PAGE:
The option that was canonically and practically most feasible was to negotiate with the Mother Church, but with the strict proviso that independence be swiftly given. Anything less would be returning to the past, a return which was unacceptable given the increasing heterogeneity of the American Church and the very different social structures under which the two Churches existed at that time—keep in mind that this was still the Soviet period. A return to the Mother Church purely and simply would only have added another jurisdiction to the already jurisdiction-bound Church in America — one more tacit agreement to the status quo of multiple jurisdictions.

    The Metropolia’s reconciliation with the Moscow Patriarchate began as early as 1961, with informal talks between representatives of Moscow and the Metropolia at the Assembly of the World Council of Churches in New Delhi, India. It was understood that autocephaly was an accepted goal. By 1963, negotiations had been formalized, but the initial talks were inconclusive. They resumed again only in 1968, and this renewed effort was a decisive step forward.

    The negotiations were not kept secret, and the rest of the Orthodox world was informed. But there was a swift and unexpected reaction from Constantinople. The letters of the Ecumenical Patriarch to Moscow were adamant: only an Ecumenical Council, or at the very least the Patriarch of Constantinople himself, has the right to grant autocephaly. The subsequent back-and-forth correspondence is extremely valuable for pinpointing the difficulties raised by the negotiations. (The Saint Vladimir’s Theological Quarterly 15:1-2 is a special issue devoted to the OCA autocephaly and includes the correspondence between the Patriarchs of Moscow and Constantinople plus other articles and documents. This was also published separately as Autocephaly, SVS Press, 1971.)

    At the center of the dispute was the very term “autocephaly.” Each side was interpreting the term in quite different ways. To Constantinople, “autocephaly” implied first of all that the OCA was claiming exclusive jurisdiction in America, that it was the only legitimate Orthodox Church in America. For Moscow, the term “autocephaly” had none of the implications that Constantinople claimed it did. Autocephaly meant essentially that the Church, which was formerly under its canonical authority, was now independent. In other words, the whole process of granting autocephaly was “an internal matter of the Russian Orthodox Church.” In contrast, expressing the fear of the Greek Churches, Archbishop Iakovos stated, “They will seek the gradual coercion of others, or the actual subjection to them of all Orthodox churches in America when they believe possible” [Letter to the Patriarch of Antioch, May 1970.] For Moscow, however, there was no question of “interfering in the affairs of other sister Churches, having their own branches in America” [Patriarch Alexis to Patriarch Athenagoras]. There was a great deal of misunderstanding over the 1970 autocephaly because they were not talking about the same thing.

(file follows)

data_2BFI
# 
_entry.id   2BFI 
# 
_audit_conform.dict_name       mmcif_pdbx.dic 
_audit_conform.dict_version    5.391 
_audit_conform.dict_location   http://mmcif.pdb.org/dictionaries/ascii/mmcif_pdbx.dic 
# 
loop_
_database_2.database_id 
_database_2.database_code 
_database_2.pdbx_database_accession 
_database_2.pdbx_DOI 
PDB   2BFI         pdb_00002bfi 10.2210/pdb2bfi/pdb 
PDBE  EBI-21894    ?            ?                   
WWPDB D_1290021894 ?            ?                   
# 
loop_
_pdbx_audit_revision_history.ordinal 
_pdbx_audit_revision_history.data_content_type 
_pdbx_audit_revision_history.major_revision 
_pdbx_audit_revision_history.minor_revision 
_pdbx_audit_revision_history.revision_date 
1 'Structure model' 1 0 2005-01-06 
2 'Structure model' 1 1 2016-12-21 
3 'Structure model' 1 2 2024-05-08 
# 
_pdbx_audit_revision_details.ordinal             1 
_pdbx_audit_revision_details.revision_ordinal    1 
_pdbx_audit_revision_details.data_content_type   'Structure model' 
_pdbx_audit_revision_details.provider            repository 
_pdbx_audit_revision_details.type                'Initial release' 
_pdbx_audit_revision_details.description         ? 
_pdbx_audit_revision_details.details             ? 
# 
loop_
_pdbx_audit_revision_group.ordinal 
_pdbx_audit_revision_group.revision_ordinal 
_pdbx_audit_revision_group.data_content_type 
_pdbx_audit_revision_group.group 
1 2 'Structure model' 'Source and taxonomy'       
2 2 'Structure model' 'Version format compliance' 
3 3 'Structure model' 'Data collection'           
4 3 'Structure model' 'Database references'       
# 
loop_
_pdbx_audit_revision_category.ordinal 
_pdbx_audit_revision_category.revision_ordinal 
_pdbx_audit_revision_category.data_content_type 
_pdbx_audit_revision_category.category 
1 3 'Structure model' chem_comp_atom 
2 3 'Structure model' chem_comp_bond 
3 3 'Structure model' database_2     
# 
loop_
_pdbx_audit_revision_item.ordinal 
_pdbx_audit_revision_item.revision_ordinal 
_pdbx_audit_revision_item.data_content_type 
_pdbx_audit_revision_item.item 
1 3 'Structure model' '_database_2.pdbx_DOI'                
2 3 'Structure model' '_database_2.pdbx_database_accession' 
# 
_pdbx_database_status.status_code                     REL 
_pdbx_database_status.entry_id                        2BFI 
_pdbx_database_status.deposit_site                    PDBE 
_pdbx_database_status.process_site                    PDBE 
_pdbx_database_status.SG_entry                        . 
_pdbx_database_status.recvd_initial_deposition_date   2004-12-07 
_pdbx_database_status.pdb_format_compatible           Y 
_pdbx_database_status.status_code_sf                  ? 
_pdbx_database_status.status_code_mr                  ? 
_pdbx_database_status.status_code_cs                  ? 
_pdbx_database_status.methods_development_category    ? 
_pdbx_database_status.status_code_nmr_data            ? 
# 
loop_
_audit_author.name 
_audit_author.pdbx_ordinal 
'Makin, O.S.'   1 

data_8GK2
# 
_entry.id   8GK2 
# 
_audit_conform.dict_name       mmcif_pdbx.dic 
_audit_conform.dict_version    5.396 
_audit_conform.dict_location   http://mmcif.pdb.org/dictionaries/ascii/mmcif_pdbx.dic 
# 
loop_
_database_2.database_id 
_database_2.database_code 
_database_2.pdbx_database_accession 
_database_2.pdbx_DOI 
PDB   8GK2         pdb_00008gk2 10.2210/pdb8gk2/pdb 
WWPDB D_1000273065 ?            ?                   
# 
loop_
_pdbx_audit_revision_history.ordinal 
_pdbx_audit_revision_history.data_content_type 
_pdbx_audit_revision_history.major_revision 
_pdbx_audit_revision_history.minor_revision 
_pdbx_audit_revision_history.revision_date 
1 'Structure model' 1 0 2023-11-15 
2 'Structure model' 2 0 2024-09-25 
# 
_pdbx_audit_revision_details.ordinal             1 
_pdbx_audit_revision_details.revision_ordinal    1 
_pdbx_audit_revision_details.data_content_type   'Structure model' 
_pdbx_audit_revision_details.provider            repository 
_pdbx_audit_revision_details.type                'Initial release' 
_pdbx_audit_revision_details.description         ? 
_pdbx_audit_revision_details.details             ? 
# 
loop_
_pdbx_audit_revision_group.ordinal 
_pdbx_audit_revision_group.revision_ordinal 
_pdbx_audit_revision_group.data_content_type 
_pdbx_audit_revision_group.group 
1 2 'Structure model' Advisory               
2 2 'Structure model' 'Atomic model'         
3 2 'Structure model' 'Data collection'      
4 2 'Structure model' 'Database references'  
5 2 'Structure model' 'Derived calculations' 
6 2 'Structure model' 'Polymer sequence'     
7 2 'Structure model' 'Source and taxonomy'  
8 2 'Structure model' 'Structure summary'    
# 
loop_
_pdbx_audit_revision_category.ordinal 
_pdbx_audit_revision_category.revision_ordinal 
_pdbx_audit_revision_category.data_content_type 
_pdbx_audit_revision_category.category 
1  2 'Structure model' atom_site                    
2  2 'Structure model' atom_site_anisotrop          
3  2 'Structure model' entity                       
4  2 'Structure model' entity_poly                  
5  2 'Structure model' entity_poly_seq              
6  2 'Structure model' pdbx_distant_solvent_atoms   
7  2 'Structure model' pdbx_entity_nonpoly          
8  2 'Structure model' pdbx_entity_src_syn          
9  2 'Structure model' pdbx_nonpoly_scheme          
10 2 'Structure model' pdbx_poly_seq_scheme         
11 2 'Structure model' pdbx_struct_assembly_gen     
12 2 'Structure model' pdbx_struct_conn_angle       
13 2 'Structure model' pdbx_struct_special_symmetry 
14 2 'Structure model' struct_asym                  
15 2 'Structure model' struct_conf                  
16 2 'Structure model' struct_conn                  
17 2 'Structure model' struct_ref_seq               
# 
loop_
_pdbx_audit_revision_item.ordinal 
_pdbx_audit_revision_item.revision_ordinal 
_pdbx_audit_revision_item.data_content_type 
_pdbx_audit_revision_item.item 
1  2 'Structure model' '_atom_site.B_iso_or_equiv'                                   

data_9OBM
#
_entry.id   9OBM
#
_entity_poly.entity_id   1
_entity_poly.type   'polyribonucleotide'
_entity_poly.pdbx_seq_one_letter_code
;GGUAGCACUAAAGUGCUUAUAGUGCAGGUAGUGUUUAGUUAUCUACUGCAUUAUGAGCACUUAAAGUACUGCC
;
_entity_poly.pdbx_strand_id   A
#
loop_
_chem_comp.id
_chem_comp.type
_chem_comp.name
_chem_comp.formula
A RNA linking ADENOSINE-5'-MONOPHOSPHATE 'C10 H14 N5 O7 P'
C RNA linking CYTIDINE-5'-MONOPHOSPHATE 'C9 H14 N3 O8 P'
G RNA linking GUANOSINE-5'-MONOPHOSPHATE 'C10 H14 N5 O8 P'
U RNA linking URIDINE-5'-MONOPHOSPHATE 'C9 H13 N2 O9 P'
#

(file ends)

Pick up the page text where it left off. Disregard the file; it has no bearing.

It is important to remember that autocephaly was not granted simply for the purpose of forming another permanent jurisdiction. The OCA claims, therefore, that while it does not encroach upon the rights of other jurisdictions, its autocephaly was granted as a basis for unity pending agreement between all Orthodox Churches in America—and possibly, a final approval of a future ecumenical council. The Church must be unified but also, as Metropolitan Ireney wrote in 1966, it must be “a local, permanent American Church, bound for all time with this land and with this people.”

    Visit the photo gallery outlining the granting of autocephaly in April 1970.

  3. Michael Bauman says

    “Bound for all time with this land and with this people.”

    Whatever else we have we don’t have that. My concern is that the only way we will have that at this point is if we have marytrs. The Western culture is so antithetical to Orthodox faith. Protestant secularism had inoculated us against the truth no matter how much we quote the Fathers.

    One thing for sure no amount of sanctimonious posturing will produce it. Each of us following Matthew 6 probably would but even that can turn into secular dogooderism.

    The Cross is the way of Christ not figuring out who amongst us are heretics. Believe me, in this culture, we are all deeply infected with heresy, usually multiple ones.

    Let us “take the logs out of our own eyes”

    • M. Stankovich says

      Michael Bauman,

      You are absolutely corrective in your observation, and while it is true that we must all take up the Cross and scrutinize our hearts and our community, we have never been relieved in our responsibility to the Lord Himself: “Go therefore, and teach all nations, baptizing them in the name of the Father, and of the Son, and of the Holy Ghost: Teaching them to observe all things whatever I have commanded you.” (Matt. 28:19-20) In saying that, we likewise acknowledge the obvious: 1) the Truth is irresistible except to those whose hearts are hardened, yet, as I noted previously from St. John Climacus

      In any conflict with unbelievers or heretics, we should stop after we have twice reproved them [cf. Titus 3:10]. But where we are dealing with those who are eager to learn the truth, we should never grow tired of doing the right thing [cf. “And let us not be weary in well doing: for in due season we shall reap, if we do not grow weary.
      Gal. 6:9]. And we should use both situations to test our own steadfastness.

      Or 2) they have not seen the Truth presented in a manner by which it should be irresistible, and that is our fault alone. After us there is no one and nothing but chaos. For this we were chosen, and for this we will answer.